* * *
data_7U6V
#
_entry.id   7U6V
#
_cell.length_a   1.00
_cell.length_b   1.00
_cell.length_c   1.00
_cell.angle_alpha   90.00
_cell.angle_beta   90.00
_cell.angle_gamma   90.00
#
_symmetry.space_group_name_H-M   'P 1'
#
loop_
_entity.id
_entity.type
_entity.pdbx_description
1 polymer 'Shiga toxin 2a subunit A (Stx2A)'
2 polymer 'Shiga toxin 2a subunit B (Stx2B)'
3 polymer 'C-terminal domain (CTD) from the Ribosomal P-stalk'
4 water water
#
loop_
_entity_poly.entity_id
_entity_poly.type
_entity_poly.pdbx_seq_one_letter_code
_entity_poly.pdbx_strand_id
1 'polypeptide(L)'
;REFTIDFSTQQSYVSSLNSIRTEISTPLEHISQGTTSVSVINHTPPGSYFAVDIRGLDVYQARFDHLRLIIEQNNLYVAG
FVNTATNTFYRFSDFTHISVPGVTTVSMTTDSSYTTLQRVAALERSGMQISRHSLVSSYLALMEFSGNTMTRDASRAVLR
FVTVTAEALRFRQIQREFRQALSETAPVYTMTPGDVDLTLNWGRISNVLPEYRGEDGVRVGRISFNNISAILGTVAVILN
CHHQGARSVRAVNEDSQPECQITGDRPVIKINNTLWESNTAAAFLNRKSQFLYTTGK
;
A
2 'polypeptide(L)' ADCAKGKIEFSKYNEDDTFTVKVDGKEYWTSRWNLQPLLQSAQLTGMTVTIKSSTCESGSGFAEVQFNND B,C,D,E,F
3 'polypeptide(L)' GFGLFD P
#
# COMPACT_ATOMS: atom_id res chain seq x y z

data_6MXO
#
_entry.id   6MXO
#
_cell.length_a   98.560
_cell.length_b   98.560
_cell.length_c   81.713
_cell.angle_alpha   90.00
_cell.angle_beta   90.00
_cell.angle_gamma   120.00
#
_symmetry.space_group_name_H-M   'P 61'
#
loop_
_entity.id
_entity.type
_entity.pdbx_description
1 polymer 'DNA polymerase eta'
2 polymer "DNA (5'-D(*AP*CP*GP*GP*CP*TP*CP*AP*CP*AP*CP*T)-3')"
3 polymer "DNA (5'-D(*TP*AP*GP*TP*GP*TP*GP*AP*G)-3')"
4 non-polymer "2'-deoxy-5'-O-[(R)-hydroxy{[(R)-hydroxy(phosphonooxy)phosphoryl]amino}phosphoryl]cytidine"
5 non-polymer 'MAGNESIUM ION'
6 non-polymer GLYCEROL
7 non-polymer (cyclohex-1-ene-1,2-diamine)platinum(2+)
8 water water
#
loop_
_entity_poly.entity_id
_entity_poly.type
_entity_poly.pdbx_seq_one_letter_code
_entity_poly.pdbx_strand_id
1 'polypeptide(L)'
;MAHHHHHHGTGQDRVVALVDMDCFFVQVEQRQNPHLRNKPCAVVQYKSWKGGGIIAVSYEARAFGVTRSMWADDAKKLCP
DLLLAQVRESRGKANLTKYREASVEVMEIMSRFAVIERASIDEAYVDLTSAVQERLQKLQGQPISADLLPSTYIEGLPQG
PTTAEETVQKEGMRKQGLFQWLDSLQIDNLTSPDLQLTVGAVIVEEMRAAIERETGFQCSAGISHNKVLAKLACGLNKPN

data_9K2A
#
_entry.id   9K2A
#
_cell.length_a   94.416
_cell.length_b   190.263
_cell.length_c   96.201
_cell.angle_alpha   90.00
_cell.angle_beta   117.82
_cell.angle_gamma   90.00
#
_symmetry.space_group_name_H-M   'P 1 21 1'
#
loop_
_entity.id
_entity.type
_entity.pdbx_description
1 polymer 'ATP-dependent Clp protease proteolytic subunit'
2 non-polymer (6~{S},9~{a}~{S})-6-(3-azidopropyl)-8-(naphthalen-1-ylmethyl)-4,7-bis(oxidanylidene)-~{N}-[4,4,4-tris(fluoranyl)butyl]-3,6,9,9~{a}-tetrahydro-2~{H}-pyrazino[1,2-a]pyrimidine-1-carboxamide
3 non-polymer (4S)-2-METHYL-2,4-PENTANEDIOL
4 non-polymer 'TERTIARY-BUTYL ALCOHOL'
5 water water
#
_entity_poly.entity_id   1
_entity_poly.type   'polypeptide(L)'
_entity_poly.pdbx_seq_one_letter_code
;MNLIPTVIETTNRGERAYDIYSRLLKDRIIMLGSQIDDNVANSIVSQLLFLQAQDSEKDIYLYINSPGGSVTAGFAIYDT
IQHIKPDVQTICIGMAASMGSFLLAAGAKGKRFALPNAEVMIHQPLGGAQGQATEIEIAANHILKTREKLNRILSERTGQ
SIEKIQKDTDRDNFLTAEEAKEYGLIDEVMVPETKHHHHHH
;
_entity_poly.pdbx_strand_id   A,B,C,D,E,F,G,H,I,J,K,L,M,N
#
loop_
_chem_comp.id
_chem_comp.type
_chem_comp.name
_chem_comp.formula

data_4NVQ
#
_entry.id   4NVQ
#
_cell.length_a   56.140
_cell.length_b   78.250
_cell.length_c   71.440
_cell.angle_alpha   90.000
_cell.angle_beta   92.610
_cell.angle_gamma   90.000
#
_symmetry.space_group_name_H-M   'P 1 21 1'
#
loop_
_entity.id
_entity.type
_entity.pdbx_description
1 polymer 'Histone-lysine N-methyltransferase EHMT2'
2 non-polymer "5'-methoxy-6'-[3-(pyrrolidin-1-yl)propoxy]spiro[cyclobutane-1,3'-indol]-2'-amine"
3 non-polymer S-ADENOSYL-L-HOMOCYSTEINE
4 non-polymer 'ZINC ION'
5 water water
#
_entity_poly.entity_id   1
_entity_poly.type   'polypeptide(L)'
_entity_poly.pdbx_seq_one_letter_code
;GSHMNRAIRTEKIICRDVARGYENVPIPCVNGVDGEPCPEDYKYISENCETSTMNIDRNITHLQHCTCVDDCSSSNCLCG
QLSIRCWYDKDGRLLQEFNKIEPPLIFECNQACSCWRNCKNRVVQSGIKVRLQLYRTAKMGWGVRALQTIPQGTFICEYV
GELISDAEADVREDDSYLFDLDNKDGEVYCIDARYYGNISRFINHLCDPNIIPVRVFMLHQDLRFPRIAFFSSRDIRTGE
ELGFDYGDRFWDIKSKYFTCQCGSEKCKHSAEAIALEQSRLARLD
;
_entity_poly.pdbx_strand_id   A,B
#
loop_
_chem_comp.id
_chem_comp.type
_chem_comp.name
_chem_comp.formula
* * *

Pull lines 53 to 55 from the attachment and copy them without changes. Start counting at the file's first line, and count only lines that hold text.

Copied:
_entity.id
_entity.type
_entity.pdbx_description